After watching Infernal Affairs, I thought to myself, “Hey, this film is awfully similar to The Departed.” The Departed is another film which I have watched before many years back. I looked it up and yes, both films are similar in plot and I immediately jumped to the conclusion that Infernal Affairs was based of/a remake of The Departed, until I looked at the release dates for both films. My oh my, was I pleasantly surprised. It’s the other way round – The Departed was actually a remake of Infernal Affairs.
The common impression back then (and still today, perhaps) was that no other film industries could compete with Hollywood. Hollywood seemed to be dominating the film business, with its films having strong influences all around the world. But Infernal Affairs proved otherwise. Yes, perhaps Hollywood has a stronger influence, bigger production budget and internationally well-known stars; but what Infernal Affairs managed to brought to the table was new. Perhaps it was the uniqueness of the plot. Perhaps it was the surprise plot twist. Whatever it was, the film got the attention of famous Hollywood director Martin Scorsese, and he decided to do The Departed, basing it off of Infernal Affairs.
Like I said earlier, maybe Martin Scorsese decided to make a remake of Infernal Affairs due to its clever plot. Or maybe he simply wanted to spread the underlying message of the film. Deep down, Infernal Affairs was about the struggles of two very different men. However, both wanted the same thing – freedom.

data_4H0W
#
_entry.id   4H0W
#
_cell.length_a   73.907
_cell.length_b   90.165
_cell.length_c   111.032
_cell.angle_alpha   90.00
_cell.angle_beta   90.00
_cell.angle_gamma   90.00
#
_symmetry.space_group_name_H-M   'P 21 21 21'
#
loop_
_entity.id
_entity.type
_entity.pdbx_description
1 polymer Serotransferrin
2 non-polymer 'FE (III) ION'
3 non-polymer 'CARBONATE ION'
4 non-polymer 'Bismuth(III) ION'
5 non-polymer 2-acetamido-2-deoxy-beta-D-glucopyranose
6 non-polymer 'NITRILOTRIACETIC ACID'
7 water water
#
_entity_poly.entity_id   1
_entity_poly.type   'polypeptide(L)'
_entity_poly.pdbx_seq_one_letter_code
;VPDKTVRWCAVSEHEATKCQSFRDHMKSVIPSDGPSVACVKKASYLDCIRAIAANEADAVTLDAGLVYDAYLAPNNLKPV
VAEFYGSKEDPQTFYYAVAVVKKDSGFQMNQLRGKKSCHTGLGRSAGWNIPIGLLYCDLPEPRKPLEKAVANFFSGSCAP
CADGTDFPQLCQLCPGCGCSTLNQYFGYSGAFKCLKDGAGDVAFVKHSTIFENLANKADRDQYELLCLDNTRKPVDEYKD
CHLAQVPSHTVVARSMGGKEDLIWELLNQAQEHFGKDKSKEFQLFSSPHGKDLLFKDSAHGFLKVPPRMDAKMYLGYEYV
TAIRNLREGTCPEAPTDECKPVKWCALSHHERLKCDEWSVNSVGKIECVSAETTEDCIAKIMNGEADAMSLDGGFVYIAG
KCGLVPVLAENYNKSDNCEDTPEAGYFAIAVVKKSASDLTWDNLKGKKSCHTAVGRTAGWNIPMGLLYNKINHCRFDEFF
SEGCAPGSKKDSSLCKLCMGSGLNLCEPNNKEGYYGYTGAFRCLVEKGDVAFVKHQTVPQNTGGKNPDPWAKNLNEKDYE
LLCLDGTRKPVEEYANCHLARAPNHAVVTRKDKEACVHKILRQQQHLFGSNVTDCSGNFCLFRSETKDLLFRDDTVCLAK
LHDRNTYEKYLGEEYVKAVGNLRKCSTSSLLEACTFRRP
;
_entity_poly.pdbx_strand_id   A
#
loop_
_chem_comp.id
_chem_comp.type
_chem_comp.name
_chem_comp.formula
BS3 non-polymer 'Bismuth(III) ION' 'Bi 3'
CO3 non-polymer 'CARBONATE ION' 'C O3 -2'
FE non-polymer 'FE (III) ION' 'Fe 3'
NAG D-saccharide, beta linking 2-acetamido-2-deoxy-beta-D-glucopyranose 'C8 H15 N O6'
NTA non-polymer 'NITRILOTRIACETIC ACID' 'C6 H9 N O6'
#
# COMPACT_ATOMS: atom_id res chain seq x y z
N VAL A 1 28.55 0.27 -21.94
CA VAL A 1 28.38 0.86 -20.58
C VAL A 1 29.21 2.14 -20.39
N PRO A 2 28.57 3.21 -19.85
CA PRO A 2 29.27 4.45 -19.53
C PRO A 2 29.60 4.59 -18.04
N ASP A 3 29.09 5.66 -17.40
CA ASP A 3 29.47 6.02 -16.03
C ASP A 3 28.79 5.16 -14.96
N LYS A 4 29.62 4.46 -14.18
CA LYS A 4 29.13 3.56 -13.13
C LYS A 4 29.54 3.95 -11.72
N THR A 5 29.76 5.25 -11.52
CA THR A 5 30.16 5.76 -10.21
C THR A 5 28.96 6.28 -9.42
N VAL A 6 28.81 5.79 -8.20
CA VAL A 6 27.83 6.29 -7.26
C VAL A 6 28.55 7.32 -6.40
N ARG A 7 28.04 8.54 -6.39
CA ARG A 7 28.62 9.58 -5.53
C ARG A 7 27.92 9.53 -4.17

Yan, a cop, had been undercover for almost 10 years. And all these years had made him restless. He wanted to be normal person again, living normally out on the streets, not hiding his identity.
For Yan, he wanted his old life back. However, for Lau, it’s slightly different. Lau was a member of a triad gang, who happened to be working undercover as well, but in the police force (the opposite of Yan). Lau had been selected by his boss to be a mole for the triad, ensuring they are one step ahead of the police at all times. However, as the plot evolved, Lau contemplated about his life. All his life he had been following his boss’s orders and felt that he needed to make his own life decisions.
Lau’s desire for freedom differs to that of Yan’s as he wanted independence of his own life. But all in all, both of them wanted the same thing. As I have mentioned earlier, perhaps this film carries an underlying message about the current state of the society, be it in China or worldwide. Maybe it’s to highlight the state of corruption in the world, or maybe it’s to highlight the different internal struggles everyone face in life. Whatever the message was, it’s a reflection of the zeitgeist of the late 1990s and the early 2000s.